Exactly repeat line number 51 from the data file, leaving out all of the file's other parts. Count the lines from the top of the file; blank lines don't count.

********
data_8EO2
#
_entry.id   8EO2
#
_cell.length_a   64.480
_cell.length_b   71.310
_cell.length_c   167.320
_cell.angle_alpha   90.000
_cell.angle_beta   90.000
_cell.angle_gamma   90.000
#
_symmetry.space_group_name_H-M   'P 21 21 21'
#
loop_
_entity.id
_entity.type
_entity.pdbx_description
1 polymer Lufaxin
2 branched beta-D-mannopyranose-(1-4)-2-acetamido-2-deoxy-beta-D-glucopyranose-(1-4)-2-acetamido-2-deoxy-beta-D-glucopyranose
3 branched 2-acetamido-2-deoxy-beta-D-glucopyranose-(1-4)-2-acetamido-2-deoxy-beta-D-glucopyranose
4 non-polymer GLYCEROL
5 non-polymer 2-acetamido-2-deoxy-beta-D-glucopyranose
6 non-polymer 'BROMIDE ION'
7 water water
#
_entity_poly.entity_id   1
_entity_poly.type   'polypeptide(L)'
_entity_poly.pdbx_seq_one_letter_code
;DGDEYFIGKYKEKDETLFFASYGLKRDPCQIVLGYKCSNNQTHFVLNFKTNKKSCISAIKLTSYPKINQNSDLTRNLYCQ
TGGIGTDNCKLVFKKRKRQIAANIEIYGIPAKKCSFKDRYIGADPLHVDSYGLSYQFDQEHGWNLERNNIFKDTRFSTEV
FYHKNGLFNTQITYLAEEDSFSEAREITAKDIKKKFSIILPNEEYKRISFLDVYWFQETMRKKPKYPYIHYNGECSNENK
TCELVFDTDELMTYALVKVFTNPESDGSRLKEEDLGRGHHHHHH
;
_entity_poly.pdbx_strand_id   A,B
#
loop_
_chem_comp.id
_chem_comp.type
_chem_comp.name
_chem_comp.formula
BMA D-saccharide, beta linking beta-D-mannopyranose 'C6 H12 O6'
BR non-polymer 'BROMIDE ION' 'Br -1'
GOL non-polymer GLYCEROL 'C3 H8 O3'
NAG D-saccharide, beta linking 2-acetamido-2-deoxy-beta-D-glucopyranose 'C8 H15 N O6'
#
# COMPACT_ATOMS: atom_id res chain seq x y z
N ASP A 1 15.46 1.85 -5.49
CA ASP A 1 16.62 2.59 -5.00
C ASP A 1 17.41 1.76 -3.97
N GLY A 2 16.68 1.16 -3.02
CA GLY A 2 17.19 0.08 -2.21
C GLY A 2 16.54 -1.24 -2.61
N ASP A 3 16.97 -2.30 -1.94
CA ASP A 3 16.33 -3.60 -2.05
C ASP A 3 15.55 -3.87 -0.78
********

CA GLY A 2 17.19 0.08 -2.21